In-depth investigations were conducted on the man who was identified as the outlaw. It turned out that he knew more about the Lincoln County War and related events, people, and places than the historians of the day. He communicated information unknown to the scholars, information that has since been substantiated by discoveries of substantiating documents stored in obscure and remote archives. This is remarkable since Roberts could barely read or write.
Most of Roberts’ recollections, along with more evidence, were published in my book, Billy the Kid: Beyond the Grave (Taylor Trade Publishing, 2005) Included are the results of the only statistically valid photo-comparison study made between the outlaw and the old man. The study was conducted at the University of Texas with the help of the Federal Bureau of Investigation. When the study was concluded, the principle investigator called and invited us to come to the laboratory and examine the result. We said we were busy and could they send it? The investigator replied, “You need to come and see it in person. You are getting ready rewrite history. Roberts and the Kid are one and the same.”
When the book was released, a number of Billy the Kid enthusiasts applauded, but many, mostly historians and a few hobbyists, were outraged. They angrily disagreed with the results, but when challenged declined to discuss and debate. Instead, they offered only criticism, condemnation, and even death threats. For the few who claimed to be experts on Billy the Kid, the notion of admitting something happened that was different from what they have long espoused would be tantamount to stating they have been wrong for decades. Like Pat Garrett, they were more concerned with their reputations than with the truth.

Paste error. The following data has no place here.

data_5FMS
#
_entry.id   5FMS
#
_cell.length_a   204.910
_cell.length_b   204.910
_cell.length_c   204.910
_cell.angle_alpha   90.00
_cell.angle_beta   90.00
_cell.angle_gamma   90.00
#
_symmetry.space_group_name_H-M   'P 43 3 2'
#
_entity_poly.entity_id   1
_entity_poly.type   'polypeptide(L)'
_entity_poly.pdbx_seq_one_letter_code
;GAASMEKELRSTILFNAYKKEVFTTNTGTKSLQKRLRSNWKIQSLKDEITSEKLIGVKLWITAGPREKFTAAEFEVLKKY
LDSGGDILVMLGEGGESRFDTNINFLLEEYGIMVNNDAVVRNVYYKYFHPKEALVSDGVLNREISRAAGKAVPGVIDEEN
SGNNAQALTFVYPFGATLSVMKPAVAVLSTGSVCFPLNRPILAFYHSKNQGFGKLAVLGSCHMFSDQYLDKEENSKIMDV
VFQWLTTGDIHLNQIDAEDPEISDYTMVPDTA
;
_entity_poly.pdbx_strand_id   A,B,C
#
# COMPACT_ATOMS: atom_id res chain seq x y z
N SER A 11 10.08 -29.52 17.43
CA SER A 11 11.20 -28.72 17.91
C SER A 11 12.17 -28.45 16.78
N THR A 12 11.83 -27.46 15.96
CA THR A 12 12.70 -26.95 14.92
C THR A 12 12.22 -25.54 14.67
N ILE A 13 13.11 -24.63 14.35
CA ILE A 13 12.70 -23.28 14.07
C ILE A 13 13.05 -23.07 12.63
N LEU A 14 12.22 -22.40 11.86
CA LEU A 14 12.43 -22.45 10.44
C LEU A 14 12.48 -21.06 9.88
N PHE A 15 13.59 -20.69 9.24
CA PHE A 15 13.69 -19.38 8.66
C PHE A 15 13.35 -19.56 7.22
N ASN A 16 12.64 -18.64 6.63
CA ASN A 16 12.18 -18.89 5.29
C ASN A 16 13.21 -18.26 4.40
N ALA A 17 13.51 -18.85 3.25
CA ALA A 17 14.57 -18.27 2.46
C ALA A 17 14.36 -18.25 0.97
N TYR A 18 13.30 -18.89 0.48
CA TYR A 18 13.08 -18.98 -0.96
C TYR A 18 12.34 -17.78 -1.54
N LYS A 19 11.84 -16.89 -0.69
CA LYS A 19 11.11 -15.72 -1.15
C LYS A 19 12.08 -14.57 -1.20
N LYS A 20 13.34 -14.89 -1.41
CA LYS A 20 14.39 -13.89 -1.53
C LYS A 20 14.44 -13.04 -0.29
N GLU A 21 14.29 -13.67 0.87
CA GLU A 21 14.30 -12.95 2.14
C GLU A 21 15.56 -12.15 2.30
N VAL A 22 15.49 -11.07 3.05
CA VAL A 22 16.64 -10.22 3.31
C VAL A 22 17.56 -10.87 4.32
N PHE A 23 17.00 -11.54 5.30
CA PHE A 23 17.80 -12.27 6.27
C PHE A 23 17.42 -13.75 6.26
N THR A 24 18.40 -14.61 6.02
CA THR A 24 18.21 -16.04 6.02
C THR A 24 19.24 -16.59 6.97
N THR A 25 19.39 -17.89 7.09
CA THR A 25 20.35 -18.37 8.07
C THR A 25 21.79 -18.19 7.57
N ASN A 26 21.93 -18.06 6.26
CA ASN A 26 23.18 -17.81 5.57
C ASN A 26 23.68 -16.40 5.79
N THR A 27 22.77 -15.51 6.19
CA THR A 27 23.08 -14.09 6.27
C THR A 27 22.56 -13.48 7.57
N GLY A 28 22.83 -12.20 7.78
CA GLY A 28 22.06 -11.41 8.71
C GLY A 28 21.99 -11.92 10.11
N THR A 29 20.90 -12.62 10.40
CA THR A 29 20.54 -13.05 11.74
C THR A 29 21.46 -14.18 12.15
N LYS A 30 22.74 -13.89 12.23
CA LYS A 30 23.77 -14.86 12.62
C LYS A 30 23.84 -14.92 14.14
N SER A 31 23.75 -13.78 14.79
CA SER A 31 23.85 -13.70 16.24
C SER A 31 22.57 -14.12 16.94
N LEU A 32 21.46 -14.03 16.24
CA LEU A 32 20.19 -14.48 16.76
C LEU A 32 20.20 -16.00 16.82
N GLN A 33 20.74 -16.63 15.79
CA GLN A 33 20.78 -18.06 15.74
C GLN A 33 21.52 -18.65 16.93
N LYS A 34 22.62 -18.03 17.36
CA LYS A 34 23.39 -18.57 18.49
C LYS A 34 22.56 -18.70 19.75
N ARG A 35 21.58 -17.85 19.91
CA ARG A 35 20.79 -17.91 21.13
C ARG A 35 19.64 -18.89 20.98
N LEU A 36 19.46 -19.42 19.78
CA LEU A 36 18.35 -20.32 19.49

We’re delighted to report that more books are being released in recent years that challenge the status quo of much of the history that we have been taught. As it turns out, much of it was bogus. What was taught turned out to be what others wanted us to know, regardless of the truth. And isn’t that what history is all about, a quest for truth?
Billy the Kid, one of the most famous outlaws in the history of the United States, was not killed by Pat Garrett. He went on to live another sixty-nine years, always in hiding, for he feared he was still under sentence to hang for the killing of another sheriff, a crime of which he was probably not guilty.
For more information consult the book Billy the Kid: Beyond the Grave (Taylor Trade Publishing).
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W.C. Jameson is a singer/songwriter from Llano, Texas. He is also the award-winning author of 60 books and over 1,500 published articles and essays.One of his recent books, Billy the Kid: Beyond the Grave (Taylor Trade Publishing), was a regional best-seller. His latest novel is Beating the Devil (University of New Mexico Press). In addition to writing fiction, Jameson is the creator of the series, W.C. Jameson’s Lost Treasures of America. Jameson is the best-selling treasure author in the world.